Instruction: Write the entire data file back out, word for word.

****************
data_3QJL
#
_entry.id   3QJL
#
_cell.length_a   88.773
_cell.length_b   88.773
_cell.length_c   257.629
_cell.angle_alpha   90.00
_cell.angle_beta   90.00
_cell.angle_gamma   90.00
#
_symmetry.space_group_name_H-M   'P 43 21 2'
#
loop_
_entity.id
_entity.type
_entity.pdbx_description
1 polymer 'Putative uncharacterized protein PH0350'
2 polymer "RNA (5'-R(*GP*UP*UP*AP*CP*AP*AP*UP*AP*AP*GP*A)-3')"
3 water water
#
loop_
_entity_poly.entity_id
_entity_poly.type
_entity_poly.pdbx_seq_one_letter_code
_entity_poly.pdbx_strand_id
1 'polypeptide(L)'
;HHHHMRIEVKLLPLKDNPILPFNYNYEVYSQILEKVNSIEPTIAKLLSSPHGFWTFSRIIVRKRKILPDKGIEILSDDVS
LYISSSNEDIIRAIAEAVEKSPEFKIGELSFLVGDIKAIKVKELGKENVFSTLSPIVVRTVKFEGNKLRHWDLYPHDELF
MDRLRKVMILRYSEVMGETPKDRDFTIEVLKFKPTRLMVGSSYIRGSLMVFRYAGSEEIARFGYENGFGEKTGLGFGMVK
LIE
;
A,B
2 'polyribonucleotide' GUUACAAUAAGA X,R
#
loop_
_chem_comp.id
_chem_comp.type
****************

data_3QJL
#
_entry.id   3QJL
#
_cell.length_a   88.773
_cell.length_b   88.773
_cell.length_c   257.629
_cell.angle_alpha   90.00
_cell.angle_beta   90.00
_cell.angle_gamma   90.00
#
_symmetry.space_group_name_H-M   'P 43 21 2'
#
loop_
_entity.id
_entity.type
_entity.pdbx_description
1 polymer 'Putative uncharacterized protein PH0350'
2 polymer "RNA (5'-R(*GP*UP*UP*AP*CP*AP*AP*UP*AP*AP*GP*A)-3')"
3 water water
#
loop_
_entity_poly.entity_id
_entity_poly.type
_entity_poly.pdbx_seq_one_letter_code
_entity_poly.pdbx_strand_id
1 'polypeptide(L)'
;HHHHMRIEVKLLPLKDNPILPFNYNYEVYSQILEKVNSIEPTIAKLLSSPHGFWTFSRIIVRKRKILPDKGIEILSDDVS
LYISSSNEDIIRAIAEAVEKSPEFKIGELSFLVGDIKAIKVKELGKENVFSTLSPIVVRTVKFEGNKLRHWDLYPHDELF
MDRLRKVMILRYSEVMGETPKDRDFTIEVLKFKPTRLMVGSSYIRGSLMVFRYAGSEEIARFGYENGFGEKTGLGFGMVK
LIE
;
A,B
2 'polyribonucleotide' GUUACAAUAAGA X,R
#
loop_
_chem_comp.id
_chem_comp.type